Thursday, February 03, 2005

The smoky pit of ProKit

I discovered some interesting things buried in my Mac the other night.

I was poking around in the Frameworks (/System/Library/Frameworks/) looking for some indication of how the Finder sets the menu policy. Ever since OS X 10.0.0 came out, I’ve been interested in how the Apple (er, NeXT) engineers converted the floating vertical NeXTStep menus to the top-of-the-screen Mac menus in such a short time. Recall that in the early days of OS X, there was a hidden preference for turning back on the NeXT look and feel.

Anyway, I wasn’t successful in gaining any knowledge about that, but I did find some other cool stuff, which brings us, finally, to the meat of the post.

Not long ago Daring Fireball posted about the new look and feel of Apple’s media applications (it’s the last item on the page). Us longtime Mac users are getting a little bewildered by the constant L&F changes that have been coming with OS X, especially coming from a company that was so preoccupied with UI consistency that they originally burned the UI toolkit into ROM. But that’s another story.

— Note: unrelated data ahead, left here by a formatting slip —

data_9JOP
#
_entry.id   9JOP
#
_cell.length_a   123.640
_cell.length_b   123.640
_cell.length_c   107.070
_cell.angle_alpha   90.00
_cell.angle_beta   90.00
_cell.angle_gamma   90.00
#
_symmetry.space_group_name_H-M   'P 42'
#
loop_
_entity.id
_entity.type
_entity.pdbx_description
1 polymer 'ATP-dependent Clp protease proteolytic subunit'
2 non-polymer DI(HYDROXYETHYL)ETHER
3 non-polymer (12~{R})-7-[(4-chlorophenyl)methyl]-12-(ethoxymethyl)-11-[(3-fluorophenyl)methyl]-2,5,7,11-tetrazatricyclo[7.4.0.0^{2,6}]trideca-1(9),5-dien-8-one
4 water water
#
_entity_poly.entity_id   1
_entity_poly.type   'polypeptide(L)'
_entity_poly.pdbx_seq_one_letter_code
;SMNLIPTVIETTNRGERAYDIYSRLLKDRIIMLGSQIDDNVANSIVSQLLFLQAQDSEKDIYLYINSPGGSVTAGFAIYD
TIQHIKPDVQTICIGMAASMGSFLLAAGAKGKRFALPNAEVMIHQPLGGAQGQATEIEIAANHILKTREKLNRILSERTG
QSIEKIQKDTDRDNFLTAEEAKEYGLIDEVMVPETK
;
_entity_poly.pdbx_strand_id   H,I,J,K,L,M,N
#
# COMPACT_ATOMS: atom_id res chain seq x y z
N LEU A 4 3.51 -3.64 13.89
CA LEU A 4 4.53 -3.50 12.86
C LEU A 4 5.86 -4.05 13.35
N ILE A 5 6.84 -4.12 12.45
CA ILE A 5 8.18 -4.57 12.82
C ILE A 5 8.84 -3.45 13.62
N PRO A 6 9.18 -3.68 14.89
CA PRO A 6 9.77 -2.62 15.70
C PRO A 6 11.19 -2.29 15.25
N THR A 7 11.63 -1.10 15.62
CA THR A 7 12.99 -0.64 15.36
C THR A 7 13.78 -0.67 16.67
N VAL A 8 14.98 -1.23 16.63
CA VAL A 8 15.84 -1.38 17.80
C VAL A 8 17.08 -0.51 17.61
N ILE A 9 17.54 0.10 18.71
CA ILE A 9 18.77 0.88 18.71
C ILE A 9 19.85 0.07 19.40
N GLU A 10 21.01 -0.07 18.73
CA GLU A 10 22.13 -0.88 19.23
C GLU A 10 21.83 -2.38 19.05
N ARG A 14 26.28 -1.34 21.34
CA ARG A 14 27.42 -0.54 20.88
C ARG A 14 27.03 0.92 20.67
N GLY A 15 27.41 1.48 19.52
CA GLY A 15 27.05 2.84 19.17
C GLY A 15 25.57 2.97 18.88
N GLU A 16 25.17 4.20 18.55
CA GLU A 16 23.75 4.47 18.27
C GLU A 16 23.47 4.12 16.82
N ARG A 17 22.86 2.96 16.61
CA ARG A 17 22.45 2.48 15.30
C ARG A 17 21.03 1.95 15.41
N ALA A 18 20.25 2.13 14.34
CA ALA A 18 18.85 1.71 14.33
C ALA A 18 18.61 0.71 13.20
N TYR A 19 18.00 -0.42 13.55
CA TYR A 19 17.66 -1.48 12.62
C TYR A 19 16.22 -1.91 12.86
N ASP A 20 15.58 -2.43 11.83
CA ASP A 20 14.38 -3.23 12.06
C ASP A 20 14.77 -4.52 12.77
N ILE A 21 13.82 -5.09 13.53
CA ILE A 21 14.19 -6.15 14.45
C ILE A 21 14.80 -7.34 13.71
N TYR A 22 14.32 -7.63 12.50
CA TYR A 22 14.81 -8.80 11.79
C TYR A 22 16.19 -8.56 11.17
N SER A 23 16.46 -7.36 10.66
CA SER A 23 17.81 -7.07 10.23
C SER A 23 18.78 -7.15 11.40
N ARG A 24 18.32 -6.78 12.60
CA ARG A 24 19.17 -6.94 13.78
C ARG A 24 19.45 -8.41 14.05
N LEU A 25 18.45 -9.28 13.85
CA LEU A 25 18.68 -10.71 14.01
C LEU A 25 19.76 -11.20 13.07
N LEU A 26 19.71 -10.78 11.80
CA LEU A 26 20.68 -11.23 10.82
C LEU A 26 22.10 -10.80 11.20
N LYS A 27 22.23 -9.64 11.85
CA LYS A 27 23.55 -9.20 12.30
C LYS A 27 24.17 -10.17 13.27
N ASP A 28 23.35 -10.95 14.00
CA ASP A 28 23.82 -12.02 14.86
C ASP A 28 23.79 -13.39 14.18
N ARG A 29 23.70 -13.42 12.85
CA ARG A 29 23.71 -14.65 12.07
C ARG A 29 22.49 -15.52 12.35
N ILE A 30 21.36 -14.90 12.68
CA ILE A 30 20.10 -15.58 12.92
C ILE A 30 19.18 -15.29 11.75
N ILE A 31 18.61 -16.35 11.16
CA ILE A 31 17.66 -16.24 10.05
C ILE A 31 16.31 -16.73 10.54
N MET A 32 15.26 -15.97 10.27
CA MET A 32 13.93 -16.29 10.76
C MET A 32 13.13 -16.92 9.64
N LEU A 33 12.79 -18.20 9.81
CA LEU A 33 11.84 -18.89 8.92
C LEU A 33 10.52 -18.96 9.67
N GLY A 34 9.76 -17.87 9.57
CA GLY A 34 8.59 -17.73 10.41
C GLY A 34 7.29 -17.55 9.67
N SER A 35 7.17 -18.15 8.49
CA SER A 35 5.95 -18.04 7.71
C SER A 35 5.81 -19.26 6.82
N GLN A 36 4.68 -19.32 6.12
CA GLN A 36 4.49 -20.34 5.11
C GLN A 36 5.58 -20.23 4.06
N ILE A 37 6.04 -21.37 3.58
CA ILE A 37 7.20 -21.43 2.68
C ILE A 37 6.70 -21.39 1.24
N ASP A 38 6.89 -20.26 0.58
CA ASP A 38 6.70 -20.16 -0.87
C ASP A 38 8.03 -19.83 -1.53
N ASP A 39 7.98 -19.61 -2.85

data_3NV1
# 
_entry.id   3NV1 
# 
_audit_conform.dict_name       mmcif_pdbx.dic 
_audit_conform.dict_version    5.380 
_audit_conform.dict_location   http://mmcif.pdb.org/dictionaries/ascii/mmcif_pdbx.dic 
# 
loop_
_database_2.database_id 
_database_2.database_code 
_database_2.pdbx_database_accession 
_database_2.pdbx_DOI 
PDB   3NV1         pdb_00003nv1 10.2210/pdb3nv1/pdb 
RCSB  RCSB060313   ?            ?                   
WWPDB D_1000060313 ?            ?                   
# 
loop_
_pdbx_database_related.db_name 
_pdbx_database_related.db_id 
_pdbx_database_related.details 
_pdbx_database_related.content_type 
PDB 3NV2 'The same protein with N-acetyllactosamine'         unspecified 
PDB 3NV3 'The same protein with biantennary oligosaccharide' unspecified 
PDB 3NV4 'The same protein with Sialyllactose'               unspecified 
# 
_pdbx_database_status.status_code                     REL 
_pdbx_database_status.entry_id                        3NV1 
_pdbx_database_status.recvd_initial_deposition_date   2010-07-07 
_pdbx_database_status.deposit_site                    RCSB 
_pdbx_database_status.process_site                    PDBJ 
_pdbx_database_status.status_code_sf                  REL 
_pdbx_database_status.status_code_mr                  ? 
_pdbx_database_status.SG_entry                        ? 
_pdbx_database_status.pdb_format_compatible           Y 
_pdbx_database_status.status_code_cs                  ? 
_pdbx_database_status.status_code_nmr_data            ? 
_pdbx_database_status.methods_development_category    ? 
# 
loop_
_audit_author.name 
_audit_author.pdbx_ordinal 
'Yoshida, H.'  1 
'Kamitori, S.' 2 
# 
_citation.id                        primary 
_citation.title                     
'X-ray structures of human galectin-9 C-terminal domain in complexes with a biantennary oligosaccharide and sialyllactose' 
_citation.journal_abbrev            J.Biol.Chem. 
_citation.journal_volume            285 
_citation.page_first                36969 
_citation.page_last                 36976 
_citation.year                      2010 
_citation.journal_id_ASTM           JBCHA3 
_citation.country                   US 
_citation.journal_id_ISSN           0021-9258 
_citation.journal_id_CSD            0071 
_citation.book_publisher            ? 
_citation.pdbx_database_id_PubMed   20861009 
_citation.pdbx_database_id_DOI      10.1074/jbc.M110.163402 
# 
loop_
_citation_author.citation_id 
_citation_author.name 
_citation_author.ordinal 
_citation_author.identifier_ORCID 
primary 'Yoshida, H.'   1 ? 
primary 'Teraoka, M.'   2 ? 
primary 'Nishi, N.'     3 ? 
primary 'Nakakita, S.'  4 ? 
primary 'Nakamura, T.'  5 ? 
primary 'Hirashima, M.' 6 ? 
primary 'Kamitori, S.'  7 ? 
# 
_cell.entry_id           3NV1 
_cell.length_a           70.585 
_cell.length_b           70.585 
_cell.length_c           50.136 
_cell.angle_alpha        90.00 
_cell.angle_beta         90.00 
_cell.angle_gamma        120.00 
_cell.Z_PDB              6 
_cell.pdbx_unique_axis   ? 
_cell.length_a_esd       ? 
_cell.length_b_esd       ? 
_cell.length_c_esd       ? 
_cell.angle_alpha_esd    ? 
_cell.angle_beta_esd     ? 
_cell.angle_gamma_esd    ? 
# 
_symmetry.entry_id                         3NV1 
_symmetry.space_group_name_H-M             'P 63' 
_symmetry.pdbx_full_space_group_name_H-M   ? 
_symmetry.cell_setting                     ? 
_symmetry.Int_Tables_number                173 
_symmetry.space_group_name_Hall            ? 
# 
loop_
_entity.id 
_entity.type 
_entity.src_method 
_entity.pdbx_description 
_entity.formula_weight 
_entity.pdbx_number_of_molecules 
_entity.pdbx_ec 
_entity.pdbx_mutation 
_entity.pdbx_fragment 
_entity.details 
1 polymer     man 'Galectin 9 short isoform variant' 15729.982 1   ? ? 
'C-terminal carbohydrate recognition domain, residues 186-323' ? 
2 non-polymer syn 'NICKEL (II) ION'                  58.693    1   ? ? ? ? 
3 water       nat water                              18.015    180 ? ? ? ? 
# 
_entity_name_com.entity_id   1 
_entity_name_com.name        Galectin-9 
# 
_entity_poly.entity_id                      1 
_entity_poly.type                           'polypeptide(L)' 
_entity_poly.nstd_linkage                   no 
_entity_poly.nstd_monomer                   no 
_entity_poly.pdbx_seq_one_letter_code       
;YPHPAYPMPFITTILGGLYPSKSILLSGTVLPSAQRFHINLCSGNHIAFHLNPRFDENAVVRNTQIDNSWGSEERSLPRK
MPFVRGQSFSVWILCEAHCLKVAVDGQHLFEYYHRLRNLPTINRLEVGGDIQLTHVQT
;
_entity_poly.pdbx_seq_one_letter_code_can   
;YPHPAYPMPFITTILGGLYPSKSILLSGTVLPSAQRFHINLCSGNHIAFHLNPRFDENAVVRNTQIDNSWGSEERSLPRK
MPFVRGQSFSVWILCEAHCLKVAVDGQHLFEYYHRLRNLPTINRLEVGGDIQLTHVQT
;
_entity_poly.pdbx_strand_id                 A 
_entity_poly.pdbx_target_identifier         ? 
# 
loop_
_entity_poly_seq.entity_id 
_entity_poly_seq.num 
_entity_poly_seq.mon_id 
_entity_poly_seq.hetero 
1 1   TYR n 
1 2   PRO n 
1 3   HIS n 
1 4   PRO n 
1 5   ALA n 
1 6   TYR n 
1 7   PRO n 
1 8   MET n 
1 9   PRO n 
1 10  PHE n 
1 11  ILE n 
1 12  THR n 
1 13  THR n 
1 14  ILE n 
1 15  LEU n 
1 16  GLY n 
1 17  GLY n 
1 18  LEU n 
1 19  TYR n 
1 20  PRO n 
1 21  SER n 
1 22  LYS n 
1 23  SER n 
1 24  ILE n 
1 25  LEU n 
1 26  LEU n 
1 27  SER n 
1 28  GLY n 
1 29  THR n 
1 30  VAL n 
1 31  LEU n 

Anyway, I found the bits and pieces that make up the “Media UI” on my machine. And it wasn’t at all like I thought it would be.

Look in /System/Library/PrivateFrameworks/ProKit.framework/Resources/ and you’ll find a bunch of files that apparently make up the new UI. Many of the files look like gibberish (“3f229972612431b0e11cc095b7ef4d09”) – hex code for something, but my efforts at de-hexing the string resulted, naturally, in ANSI gibberish.

Curious about what was inside them, I dragged one onto TextWrangler; blessed TW, it obediently rendered an image – turns out the gibberish files are the images that make up the ProKit (Media) UI.

Wishing to see the file’s guts, I cracked one open in emacs and discovered that it is a Photoshop file. So I made a copy, appended “.psd” onto the end and the Finder obediently provided a preview image – of a scrollbar with the down button pressed. I opened it in Photoshop and lo! five neatly organized layers of various states: inactive, normal, pressed, etc.

So the Mac OS is rendering layered Photoshop files as part of the UI? I would have expected TIFFs, given the NeXT history.

Not sure what use this is, but it’s interesting to know it’s there. Perhaps the real scoop is that TextWrangler renders .psd files, I don’t know.

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